In advanced stages, a person with HIV may come down with serious diseases, such as a rare kind of pneumonia or some types of cancers.  When a person with HIV has one of these diseases, the diagnosis is AIDS.

Even if a person with HIV doesn’t look or feel sick, he or she can pass the virus to other people by having unprotected sex or sharing needles for injecting drugs.  Pregnant women can also pass HIV to their babies before they are born.


How is HIV spread?

These are the ways of getting HIV:

•    Unprotected sex: You can get HIV by having sex with a person who has HIV.  This includes vaginal, oral or anal sex.  It can be with someone of the opposite sex or the same sex.
•    Sharing needles: You also can get HIV by sharing infected needles for drug use, body piercing or tattooing.
•    Blood transfusions before 1985.  In rare instances, there have been HIV cases traced to blood transfusions before 1985.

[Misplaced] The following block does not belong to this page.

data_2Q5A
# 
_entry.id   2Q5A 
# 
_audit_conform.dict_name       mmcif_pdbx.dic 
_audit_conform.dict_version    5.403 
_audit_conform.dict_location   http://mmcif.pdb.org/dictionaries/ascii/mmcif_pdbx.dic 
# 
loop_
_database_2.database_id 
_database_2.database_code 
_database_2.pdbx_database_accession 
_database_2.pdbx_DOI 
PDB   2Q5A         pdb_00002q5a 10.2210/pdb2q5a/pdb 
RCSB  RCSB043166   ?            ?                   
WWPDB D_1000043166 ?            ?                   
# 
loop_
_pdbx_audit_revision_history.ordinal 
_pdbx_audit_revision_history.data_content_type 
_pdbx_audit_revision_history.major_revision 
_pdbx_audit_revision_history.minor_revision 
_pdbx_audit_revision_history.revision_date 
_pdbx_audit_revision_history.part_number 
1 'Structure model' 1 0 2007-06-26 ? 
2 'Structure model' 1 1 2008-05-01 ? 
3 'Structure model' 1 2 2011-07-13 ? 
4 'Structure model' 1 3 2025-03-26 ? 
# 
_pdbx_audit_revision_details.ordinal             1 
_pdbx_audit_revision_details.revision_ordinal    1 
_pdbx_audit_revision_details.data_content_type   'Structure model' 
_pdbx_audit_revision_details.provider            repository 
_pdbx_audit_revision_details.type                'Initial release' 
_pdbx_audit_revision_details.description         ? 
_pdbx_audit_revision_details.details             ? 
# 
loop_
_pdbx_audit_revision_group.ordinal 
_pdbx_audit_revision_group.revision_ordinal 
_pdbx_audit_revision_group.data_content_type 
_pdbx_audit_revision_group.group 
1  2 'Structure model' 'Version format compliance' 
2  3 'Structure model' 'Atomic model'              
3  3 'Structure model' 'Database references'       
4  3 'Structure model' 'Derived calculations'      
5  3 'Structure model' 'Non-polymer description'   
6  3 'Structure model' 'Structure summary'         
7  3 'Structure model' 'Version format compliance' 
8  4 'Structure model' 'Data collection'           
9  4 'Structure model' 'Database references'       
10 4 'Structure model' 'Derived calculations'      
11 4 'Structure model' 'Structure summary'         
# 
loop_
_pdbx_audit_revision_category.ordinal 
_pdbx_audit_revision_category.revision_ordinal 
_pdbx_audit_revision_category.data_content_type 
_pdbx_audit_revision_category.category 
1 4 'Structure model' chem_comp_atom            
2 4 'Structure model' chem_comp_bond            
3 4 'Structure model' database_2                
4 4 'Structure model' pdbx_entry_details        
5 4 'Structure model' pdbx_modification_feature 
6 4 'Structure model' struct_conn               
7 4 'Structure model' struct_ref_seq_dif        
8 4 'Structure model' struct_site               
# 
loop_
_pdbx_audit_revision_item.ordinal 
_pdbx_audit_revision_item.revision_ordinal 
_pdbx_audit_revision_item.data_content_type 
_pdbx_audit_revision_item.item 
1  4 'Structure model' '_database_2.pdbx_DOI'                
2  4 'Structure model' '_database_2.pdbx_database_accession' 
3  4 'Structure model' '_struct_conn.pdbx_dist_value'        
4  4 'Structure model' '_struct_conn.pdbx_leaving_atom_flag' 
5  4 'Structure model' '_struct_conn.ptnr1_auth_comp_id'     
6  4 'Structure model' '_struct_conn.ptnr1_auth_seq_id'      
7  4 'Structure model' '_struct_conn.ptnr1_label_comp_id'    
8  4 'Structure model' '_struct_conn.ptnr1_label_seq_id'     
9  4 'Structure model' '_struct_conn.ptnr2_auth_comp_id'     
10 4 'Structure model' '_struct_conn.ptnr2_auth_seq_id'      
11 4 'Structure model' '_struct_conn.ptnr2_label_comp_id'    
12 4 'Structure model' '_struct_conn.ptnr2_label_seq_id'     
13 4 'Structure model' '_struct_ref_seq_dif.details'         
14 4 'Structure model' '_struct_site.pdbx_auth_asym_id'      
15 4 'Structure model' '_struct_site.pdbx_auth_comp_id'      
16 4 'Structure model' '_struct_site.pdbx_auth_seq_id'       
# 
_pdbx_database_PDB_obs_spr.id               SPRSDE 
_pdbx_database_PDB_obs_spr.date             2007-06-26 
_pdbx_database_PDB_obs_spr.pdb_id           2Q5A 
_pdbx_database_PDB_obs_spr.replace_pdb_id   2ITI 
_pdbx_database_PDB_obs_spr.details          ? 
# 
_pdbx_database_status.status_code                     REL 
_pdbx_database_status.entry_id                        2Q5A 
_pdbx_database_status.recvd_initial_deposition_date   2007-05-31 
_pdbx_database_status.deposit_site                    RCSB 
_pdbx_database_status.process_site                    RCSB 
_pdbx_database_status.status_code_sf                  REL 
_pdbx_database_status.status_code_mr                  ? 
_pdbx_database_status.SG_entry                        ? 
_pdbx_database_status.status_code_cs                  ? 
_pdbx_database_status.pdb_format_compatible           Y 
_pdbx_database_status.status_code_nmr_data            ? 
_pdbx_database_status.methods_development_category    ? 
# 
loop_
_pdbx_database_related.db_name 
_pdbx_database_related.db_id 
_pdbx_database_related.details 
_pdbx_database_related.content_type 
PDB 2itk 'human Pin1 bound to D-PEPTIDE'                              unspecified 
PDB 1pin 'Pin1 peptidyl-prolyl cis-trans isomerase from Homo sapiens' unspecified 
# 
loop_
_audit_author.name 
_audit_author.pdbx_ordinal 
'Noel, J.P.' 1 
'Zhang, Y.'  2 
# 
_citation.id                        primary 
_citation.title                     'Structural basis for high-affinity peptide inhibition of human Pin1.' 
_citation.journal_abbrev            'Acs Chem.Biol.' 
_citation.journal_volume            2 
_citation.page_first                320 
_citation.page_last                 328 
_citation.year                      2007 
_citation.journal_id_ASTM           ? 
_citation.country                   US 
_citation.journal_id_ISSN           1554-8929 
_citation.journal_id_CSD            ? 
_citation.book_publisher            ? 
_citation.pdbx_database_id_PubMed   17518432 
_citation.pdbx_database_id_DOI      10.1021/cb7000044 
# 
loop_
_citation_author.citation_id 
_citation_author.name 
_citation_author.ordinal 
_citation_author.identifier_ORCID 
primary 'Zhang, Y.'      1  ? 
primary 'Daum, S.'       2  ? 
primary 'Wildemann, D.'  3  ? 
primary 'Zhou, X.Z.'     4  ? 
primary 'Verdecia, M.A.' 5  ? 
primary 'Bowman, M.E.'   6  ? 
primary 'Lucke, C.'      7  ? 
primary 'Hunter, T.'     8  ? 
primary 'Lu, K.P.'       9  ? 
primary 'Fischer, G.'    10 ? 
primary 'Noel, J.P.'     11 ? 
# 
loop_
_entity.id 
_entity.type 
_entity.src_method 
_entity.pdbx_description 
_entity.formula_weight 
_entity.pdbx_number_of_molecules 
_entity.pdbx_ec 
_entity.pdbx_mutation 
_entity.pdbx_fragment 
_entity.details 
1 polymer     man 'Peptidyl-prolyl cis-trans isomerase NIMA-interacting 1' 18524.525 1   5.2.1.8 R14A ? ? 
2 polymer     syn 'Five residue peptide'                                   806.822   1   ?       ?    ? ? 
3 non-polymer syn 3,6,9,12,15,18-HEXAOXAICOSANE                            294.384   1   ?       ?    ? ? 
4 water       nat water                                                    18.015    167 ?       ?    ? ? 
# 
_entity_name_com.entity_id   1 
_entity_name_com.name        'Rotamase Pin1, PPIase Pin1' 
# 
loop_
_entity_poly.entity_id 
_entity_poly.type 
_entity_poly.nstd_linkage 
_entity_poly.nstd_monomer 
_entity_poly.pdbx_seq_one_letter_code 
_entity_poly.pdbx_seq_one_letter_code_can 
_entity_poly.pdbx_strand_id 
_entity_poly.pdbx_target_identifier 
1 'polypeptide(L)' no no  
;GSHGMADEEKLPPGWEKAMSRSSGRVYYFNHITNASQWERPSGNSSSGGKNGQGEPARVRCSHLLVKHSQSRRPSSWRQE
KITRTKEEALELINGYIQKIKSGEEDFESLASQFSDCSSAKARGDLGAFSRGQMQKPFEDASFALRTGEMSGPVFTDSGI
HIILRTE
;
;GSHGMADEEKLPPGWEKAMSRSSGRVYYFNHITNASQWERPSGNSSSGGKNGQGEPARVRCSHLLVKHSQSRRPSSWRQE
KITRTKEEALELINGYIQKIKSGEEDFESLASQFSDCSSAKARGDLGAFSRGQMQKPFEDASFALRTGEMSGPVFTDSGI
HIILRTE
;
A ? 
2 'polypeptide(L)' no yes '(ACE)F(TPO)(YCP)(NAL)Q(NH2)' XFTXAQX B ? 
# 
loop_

•    Vertical transmission:  A pregnant woman with HIV can pass the infection to the baby, as the baby is exposed to mom’s blood during the birthing process.  HIV can also be passed through breastfeeding.  Fortunately, with good medical care during pregnancy, there is a lot that we can do to prevent this from happening, so it is quite rare now. 

There are common myths associated with the spread of HIV/AIDS.  You cannot get HIV from:

•    Hugging, kissing or shaking hands with a person who has HIV.
•    Toilet seats, doorknobs, tables or dishes.
•    Insect bites.


What are the symptoms of HIV?

During the initial stages of HIV, symptoms may include:

•    Stomach cramps, nausea, vomiting
•    Diarrhea
•    Enlarged lymph nodes in the neck, armpits and groin
•    Fever
•    Headache
•    Muscle aches and joint pain
•    Skin rash
•    Sore throat
•    Weight loss
•    Fatigue

These initial symptoms can range from mild to severe.  It often can feel like a flu-like illness. These symptoms usually disappear within a couple weeks. Nonetheless, the HIV virus can continue to multiply, further affecting the immune system’s ability to fight the disease.